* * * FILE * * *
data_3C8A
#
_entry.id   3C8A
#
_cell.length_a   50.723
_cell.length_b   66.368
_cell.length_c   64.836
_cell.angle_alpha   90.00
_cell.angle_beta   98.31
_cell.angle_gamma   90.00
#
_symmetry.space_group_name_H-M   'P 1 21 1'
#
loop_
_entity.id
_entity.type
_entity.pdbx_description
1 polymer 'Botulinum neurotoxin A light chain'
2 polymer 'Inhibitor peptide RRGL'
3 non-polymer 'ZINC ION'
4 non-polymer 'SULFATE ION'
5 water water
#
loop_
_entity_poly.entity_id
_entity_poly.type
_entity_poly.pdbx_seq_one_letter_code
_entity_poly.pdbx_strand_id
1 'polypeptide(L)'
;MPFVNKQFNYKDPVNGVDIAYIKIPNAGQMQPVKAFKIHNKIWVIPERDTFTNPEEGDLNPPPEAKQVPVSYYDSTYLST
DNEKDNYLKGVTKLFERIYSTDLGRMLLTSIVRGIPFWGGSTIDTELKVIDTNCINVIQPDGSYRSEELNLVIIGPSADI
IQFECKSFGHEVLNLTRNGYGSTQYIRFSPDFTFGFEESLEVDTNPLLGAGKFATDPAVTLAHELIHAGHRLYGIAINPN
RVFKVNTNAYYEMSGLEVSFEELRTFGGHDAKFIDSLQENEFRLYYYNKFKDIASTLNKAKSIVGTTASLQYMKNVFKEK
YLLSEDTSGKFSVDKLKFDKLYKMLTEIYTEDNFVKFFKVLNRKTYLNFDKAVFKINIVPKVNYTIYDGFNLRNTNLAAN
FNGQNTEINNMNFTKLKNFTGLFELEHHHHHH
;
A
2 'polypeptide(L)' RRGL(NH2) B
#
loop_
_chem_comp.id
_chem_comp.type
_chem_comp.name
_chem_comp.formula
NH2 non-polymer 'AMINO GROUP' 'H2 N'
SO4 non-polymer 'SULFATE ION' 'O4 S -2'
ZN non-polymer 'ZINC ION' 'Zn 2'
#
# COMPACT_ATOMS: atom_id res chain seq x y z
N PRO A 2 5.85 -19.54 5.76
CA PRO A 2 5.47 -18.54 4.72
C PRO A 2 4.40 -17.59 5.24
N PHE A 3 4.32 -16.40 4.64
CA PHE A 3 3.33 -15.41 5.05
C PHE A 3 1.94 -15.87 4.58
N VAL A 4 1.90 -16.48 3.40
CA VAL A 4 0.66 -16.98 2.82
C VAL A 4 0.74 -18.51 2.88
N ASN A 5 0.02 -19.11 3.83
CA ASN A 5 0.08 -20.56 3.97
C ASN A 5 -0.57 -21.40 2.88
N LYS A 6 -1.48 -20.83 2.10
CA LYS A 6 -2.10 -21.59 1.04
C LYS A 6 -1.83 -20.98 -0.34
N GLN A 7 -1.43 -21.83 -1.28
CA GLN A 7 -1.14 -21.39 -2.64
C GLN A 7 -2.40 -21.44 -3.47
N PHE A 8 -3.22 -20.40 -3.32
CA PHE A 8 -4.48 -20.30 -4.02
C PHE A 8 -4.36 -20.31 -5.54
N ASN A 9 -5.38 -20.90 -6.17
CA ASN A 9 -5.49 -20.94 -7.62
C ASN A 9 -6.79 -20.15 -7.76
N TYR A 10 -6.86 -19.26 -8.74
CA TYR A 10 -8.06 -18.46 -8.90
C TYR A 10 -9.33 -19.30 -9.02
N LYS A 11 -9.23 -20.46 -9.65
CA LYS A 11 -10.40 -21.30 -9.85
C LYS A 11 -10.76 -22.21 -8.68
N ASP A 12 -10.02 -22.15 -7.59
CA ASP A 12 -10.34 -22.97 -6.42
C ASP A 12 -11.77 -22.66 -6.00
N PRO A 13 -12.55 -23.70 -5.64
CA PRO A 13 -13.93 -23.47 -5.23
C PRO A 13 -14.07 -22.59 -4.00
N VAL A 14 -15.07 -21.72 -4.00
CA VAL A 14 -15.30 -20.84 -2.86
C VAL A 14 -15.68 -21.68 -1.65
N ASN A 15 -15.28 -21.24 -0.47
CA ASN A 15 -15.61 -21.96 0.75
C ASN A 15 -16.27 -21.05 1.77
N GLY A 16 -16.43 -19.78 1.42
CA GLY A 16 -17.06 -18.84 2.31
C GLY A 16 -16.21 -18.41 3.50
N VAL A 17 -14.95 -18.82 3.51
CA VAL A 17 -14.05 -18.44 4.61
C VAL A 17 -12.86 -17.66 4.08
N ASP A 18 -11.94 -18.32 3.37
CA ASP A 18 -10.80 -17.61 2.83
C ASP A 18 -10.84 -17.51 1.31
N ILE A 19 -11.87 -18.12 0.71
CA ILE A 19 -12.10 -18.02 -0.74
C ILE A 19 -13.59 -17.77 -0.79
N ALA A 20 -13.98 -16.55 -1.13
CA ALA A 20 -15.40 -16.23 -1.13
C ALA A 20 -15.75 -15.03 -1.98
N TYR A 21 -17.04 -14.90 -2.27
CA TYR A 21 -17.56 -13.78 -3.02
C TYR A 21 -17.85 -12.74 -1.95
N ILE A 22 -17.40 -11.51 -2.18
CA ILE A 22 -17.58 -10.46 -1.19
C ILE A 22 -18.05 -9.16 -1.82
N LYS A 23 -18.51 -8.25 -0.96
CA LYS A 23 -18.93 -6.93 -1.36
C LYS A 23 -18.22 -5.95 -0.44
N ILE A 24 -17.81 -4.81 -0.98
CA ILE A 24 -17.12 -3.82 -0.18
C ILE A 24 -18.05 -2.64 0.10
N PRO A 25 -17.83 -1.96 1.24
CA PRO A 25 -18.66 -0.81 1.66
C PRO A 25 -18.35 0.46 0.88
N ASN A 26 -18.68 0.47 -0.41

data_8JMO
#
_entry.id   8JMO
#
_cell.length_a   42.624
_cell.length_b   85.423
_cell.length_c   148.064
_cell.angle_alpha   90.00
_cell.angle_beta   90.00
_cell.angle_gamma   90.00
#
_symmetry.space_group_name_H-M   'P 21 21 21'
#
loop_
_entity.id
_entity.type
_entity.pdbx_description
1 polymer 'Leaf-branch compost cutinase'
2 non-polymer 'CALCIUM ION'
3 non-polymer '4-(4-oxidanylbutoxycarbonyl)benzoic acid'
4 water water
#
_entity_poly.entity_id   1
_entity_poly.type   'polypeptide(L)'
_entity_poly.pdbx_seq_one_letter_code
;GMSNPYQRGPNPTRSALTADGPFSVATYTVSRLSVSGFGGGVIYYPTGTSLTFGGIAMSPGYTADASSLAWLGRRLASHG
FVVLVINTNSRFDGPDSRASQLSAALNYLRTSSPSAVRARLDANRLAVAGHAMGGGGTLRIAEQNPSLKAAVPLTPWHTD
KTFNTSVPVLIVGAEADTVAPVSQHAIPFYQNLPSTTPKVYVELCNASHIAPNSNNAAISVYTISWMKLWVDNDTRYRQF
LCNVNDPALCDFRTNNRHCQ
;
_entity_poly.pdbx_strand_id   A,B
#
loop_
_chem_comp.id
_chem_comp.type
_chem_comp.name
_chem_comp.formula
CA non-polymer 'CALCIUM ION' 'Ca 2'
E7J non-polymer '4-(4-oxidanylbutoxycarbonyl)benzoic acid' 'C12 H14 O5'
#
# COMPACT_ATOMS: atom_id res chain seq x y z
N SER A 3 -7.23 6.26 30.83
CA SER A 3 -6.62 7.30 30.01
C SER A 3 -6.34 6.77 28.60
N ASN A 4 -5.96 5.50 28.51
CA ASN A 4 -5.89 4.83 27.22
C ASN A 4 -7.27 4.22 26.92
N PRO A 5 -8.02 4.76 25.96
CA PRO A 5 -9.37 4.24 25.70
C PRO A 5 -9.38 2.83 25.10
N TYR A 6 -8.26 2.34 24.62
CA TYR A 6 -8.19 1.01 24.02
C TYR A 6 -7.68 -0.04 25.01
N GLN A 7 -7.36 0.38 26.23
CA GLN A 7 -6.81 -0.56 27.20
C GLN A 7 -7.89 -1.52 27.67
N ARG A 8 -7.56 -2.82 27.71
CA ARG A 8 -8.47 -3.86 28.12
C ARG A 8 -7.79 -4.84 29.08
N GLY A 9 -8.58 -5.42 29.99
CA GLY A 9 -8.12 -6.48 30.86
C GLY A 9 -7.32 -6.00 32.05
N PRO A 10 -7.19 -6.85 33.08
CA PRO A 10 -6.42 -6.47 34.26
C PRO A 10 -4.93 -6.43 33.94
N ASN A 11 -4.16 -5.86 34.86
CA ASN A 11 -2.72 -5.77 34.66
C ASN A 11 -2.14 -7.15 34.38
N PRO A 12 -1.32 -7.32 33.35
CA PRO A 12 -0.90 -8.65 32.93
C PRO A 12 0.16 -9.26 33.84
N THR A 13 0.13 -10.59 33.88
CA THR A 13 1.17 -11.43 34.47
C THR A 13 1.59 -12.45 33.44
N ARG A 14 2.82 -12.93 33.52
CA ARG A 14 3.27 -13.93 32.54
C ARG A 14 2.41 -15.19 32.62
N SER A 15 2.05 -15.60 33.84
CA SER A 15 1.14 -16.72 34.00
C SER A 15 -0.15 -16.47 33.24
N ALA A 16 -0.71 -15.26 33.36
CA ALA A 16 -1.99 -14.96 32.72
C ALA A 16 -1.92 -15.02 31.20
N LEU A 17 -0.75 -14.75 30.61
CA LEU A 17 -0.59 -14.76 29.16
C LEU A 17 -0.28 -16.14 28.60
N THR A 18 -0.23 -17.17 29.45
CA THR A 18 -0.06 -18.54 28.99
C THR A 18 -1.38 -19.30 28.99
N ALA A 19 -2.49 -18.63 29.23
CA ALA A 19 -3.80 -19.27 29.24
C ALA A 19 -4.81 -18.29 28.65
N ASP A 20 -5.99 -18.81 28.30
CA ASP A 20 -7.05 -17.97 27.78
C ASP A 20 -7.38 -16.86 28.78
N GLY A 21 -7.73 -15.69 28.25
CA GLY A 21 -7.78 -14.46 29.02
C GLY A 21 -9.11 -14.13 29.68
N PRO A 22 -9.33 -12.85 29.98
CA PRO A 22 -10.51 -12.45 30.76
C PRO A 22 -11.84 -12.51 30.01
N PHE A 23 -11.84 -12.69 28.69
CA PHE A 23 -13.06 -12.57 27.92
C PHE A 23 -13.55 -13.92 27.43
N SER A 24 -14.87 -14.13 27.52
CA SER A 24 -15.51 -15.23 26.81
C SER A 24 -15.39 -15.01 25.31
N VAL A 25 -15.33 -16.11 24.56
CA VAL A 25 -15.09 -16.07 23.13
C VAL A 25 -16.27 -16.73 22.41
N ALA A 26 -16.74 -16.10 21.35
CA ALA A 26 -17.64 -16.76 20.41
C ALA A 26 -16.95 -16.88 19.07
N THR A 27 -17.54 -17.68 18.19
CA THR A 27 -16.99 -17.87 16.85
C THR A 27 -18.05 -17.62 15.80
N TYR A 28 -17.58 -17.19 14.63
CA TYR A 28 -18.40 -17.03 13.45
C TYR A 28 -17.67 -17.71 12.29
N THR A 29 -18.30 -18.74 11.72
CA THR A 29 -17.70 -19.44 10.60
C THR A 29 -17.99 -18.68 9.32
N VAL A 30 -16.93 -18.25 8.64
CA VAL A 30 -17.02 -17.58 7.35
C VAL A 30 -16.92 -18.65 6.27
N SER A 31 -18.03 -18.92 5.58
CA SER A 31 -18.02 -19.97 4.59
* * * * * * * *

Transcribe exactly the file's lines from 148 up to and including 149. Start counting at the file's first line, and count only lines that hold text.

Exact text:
;GMSNPYQRGPNPTRSALTADGPFSVATYTVSRLSVSGFGGGVIYYPTGTSLTFGGIAMSPGYTADASSLAWLGRRLASHG
FVVLVINTNSRFDGPDSRASQLSAALNYLRTSSPSAVRARLDANRLAVAGHAMGGGGTLRIAEQNPSLKAAVPLTPWHTD